I have a table like this (Table name: Posts):

| id |         content          | type  |    date    |
|  0 | Some text                | TypeA | 2013-04-01 |
|  1 | Some older text          | TypeA | 2012-03-01 |
|  2 | Some even older texttext | TypeA | 2011-01-01 |
|  3 | A dog                    | TypeB | 2013-04-01 |
|  4 | And older dog            | TypeB | 2012-03-01 |
|  5 | An even older dog        | TypeB | 2011-01-01 |

Using a LINQ expression I want to find the newest content of each type, so the result should be

Some text | TypeA 
A dog     | TypeB

I have tried a few things but no point in pointing out non-working expressions.


If you want to get the whole Posts. You can try this:

var query = Posts.GroupBy(p => p.Type)
                  .Select(g => g.OrderByDescending(p => p.Date)
  • 2
    Does the group by run before running the query or after? So will it pull every row from the db then group them or will it add a group by statement to the query so as to pull only the grouped rows? – Tyler Dec 27 '17 at 11:21
  • 1
    @Samir: That's a really good point indeed. It seems to have different behaviors depending on the version on EF. EF 7 seems to load the data to client and does the grouping there: stackoverflow.com/questions/11564311/… . EF core seems to have support for sql group by: github.com/aspnet/EntityFrameworkCore/pull/9872 . To confirm this, you could use a profiler to see the actual sql query. – Khanh TO Dec 30 '17 at 2:31
  • @Samir: If you're using EF Core latest version and the performance is acceptable, you could consider this solution even if the sql query does not use group by (wrap the code in a function so we may refactor later if needed), it seems people have taken this into account and later releases may support this. Otherwise, you have to write raw sql query. – Khanh TO Dec 30 '17 at 2:36
  • 7
    Just to confirm, that EF Core 2.1 doesn't do the grouping on server side.The problem is that all operators following GroupBy are run on client, including also .Take(n) operator. So GroupBy(..).Take(n) will load all records. – Liero Aug 30 '18 at 15:55

Or using temporary result and predicate

var tmp = posts.GroupBy(x => x.type).Select(x => new {x.Key, date = x.Max(g => g.date)).ToArray();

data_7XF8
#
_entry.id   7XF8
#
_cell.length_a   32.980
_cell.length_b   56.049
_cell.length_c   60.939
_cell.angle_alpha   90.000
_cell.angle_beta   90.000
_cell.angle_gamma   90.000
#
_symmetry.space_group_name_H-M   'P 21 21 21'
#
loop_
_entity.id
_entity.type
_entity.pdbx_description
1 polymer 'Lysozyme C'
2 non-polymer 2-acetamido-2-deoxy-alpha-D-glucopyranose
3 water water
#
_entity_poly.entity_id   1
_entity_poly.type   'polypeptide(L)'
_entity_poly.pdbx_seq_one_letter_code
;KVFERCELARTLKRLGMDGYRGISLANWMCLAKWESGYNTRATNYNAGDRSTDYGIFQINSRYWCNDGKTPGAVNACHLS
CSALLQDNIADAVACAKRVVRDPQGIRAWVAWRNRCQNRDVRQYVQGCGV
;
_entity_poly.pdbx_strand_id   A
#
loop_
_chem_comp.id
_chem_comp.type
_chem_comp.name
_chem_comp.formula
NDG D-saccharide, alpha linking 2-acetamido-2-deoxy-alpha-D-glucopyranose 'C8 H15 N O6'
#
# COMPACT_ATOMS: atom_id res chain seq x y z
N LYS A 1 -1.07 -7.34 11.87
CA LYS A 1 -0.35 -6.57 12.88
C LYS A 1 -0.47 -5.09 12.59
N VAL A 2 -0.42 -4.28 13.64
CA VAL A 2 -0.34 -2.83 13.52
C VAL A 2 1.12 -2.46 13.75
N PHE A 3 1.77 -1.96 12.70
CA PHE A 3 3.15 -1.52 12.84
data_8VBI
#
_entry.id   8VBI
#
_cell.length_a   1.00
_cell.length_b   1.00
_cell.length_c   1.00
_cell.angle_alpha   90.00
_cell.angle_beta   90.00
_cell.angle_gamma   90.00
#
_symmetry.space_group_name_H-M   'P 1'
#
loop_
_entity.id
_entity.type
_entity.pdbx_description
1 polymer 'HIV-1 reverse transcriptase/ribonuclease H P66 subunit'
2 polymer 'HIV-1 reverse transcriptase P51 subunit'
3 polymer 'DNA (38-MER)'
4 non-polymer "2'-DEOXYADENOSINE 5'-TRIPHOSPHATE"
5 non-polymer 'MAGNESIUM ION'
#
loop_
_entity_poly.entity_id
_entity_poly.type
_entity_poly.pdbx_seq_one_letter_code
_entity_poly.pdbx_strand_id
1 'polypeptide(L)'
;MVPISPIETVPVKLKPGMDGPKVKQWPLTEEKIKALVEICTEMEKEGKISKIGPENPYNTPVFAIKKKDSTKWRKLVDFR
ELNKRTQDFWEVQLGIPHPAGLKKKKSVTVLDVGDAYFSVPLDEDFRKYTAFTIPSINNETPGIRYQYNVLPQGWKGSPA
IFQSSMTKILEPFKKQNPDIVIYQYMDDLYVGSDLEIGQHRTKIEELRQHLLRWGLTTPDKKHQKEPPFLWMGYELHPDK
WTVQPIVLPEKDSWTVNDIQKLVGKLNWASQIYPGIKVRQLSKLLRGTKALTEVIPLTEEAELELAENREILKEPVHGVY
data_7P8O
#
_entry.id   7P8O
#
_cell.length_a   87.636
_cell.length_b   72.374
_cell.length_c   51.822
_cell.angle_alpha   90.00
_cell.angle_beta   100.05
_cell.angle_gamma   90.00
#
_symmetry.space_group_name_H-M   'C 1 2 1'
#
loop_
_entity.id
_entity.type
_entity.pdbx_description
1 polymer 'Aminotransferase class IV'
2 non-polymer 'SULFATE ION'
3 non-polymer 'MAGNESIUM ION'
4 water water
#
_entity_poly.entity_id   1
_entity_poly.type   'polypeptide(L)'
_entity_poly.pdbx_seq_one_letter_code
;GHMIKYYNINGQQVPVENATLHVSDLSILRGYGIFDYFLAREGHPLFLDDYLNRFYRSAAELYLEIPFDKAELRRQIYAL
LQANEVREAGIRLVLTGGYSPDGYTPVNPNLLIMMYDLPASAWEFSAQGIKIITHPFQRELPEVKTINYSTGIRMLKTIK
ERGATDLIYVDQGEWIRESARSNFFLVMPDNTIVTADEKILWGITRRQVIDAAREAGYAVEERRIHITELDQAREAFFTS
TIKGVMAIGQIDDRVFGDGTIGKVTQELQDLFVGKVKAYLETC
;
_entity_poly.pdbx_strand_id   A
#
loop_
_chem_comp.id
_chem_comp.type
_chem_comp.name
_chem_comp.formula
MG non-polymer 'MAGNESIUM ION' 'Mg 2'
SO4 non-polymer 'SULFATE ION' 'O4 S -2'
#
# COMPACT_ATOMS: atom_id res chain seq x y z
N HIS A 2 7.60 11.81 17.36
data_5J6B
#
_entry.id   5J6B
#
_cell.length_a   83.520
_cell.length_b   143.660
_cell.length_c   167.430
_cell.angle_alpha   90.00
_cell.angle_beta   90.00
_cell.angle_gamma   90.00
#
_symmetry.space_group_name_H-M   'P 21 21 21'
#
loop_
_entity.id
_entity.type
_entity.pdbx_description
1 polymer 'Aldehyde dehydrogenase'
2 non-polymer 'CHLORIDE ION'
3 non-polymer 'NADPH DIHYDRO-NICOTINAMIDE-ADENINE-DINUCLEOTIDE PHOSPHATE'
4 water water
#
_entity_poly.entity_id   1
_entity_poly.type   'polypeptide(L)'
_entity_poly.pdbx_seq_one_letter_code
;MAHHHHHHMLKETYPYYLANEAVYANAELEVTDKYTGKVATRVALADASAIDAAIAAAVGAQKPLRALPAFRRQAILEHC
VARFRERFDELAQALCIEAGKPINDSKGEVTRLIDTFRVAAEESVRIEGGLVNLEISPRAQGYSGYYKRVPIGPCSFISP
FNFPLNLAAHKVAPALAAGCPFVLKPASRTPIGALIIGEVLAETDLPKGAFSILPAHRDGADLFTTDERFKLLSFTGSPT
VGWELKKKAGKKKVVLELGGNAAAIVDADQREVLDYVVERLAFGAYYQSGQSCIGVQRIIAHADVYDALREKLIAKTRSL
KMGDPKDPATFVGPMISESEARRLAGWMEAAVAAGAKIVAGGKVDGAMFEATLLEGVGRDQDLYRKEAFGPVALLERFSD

var filter = PredicateBuilder.False<Post>();

foreach (var item in tmp)
    filter = filter.Or(x => x.type == item.Key && x.date == item.date);

var newestPosts = posts.Where(filter);
  • As the above example did work I haven't tested this. Haven't seen PredicateBuilder before but seems like a cool feature I should learn. Thank you. – Todilo Apr 29 '13 at 8:26

I suppose you can group your Posts rows by type and then select first content from descending ordered by date collection of that type

from row in Posts 
group row by row.type 
into g
select new
    Content  = (from row2 in g orderby row2.date descending select row2.content).FirstOrDefault(),
    Type = g.Key
  • This seems to be working(after adding a "," and changing first to FirstOrDefault() . Is there a way to get the whole Post, or do I need to construct it in the "select new"? – Todilo Apr 29 '13 at 8:12
  • 1
    @Todilo I can't test it without model so sorry for mistakes :) You can get the Post by changing the return result from row2.content to row2, but group by is nessesary anyway, because you need newest content of "EACH TYPE". You can also try to get Distinct types, and then foreach type select top 1 Post ordered by date, by I suppose this query would be more efficient – Alex Apr 29 '13 at 8:39
  • I see. I will go with "manually" created the model again, it seems the most efficient way to do it. Thank you very much! – Todilo Apr 29 '13 at 8:47

From memory, something like this should do it

var data = context.Posts.GroupBy(p => p.Type)
                        .Select(g => new { 
                                          Type = g.Key, 
                                          Date = g.OrderByDescending(p => p.Date)

This would give you a new anonymous type, but you can always map it to a class

  • 3
    You mean GroupBy(...) – Simon_Weaver May 25 '16 at 9:07

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